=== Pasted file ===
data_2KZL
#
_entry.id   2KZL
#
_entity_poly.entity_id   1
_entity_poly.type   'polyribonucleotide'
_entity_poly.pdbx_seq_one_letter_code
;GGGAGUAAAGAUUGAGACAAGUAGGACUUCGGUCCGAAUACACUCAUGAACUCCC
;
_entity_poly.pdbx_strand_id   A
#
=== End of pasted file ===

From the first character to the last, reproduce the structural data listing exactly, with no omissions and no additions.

data_2KZL
#
_entry.id   2KZL
#
_entity_poly.entity_id   1
_entity_poly.type   'polyribonucleotide'
_entity_poly.pdbx_seq_one_letter_code
;GGGAGUAAAGAUUGAGACAAGUAGGACUUCGGUCCGAAUACACUCAUGAACUCCC
;
_entity_poly.pdbx_strand_id   A
#